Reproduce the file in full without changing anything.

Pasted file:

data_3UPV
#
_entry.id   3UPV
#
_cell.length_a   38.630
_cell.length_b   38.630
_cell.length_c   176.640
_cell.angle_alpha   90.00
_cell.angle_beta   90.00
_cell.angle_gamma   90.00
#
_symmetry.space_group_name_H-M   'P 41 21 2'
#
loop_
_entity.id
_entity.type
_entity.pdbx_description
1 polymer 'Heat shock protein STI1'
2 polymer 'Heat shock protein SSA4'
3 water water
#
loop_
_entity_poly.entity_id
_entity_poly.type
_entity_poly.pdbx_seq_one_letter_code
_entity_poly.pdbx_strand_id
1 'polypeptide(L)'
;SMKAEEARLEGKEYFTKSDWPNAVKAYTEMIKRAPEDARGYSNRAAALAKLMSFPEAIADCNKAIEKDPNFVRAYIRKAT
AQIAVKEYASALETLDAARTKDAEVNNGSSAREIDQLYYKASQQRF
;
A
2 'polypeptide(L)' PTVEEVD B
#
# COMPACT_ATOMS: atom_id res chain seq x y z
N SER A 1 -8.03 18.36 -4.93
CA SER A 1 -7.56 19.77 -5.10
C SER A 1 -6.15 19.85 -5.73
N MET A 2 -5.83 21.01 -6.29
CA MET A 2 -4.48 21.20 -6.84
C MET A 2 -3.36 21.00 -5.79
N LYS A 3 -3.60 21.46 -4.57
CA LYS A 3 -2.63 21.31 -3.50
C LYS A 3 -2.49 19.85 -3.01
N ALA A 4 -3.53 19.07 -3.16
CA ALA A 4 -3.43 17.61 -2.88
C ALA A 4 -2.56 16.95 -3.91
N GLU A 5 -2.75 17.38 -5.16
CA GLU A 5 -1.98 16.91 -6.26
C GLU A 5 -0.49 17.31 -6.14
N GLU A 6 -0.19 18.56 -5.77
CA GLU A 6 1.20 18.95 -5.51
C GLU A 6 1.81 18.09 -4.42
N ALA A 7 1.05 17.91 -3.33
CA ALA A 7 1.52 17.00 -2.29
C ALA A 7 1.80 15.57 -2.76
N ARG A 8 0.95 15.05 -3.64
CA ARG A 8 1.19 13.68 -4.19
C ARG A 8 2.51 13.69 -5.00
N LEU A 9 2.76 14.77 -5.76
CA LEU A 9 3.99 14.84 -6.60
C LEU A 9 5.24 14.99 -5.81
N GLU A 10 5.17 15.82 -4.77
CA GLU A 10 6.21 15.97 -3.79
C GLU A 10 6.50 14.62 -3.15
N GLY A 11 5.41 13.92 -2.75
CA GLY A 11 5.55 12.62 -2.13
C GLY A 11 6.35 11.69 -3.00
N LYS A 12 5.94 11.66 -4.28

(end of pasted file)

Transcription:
data_3UPV
#
_entry.id   3UPV
#
_cell.length_a   38.630
_cell.length_b   38.630
_cell.length_c   176.640
_cell.angle_alpha   90.00
_cell.angle_beta   90.00
_cell.angle_gamma   90.00
#
_symmetry.space_group_name_H-M   'P 41 21 2'
#
loop_
_entity.id
_entity.type
_entity.pdbx_description
1 polymer 'Heat shock protein STI1'
2 polymer 'Heat shock protein SSA4'
3 water water
#
loop_
_entity_poly.entity_id
_entity_poly.type
_entity_poly.pdbx_seq_one_letter_code
_entity_poly.pdbx_strand_id
1 'polypeptide(L)'
;SMKAEEARLEGKEYFTKSDWPNAVKAYTEMIKRAPEDARGYSNRAAALAKLMSFPEAIADCNKAIEKDPNFVRAYIRKAT
AQIAVKEYASALETLDAARTKDAEVNNGSSAREIDQLYYKASQQRF
;
A
2 'polypeptide(L)' PTVEEVD B
#
# COMPACT_ATOMS: atom_id res chain seq x y z
N SER A 1 -8.03 18.36 -4.93
CA SER A 1 -7.56 19.77 -5.10
C SER A 1 -6.15 19.85 -5.73
N MET A 2 -5.83 21.01 -6.29
CA MET A 2 -4.48 21.20 -6.84
C MET A 2 -3.36 21.00 -5.79
N LYS A 3 -3.60 21.46 -4.57
CA LYS A 3 -2.63 21.31 -3.50
C LYS A 3 -2.49 19.85 -3.01
N ALA A 4 -3.53 19.07 -3.16
CA ALA A 4 -3.43 17.61 -2.88
C ALA A 4 -2.56 16.95 -3.91
N GLU A 5 -2.75 17.38 -5.16
CA GLU A 5 -1.98 16.91 -6.26
C GLU A 5 -0.49 17.31 -6.14
N GLU A 6 -0.19 18.56 -5.77
CA GLU A 6 1.20 18.95 -5.51
C GLU A 6 1.81 18.09 -4.42
N ALA A 7 1.05 17.91 -3.33
CA ALA A 7 1.52 17.00 -2.29
C ALA A 7 1.80 15.57 -2.76
N ARG A 8 0.95 15.05 -3.64
CA ARG A 8 1.19 13.68 -4.19
C ARG A 8 2.51 13.69 -5.00
N LEU A 9 2.76 14.77 -5.76
CA LEU A 9 3.99 14.84 -6.60
C LEU A 9 5.24 14.99 -5.81
N GLU A 10 5.17 15.82 -4.77
CA GLU A 10 6.21 15.97 -3.79
C GLU A 10 6.50 14.62 -3.15
N GLY A 11 5.41 13.92 -2.75
CA GLY A 11 5.55 12.62 -2.13
C GLY A 11 6.35 11.69 -3.00
N LYS A 12 5.94 11.66 -4.28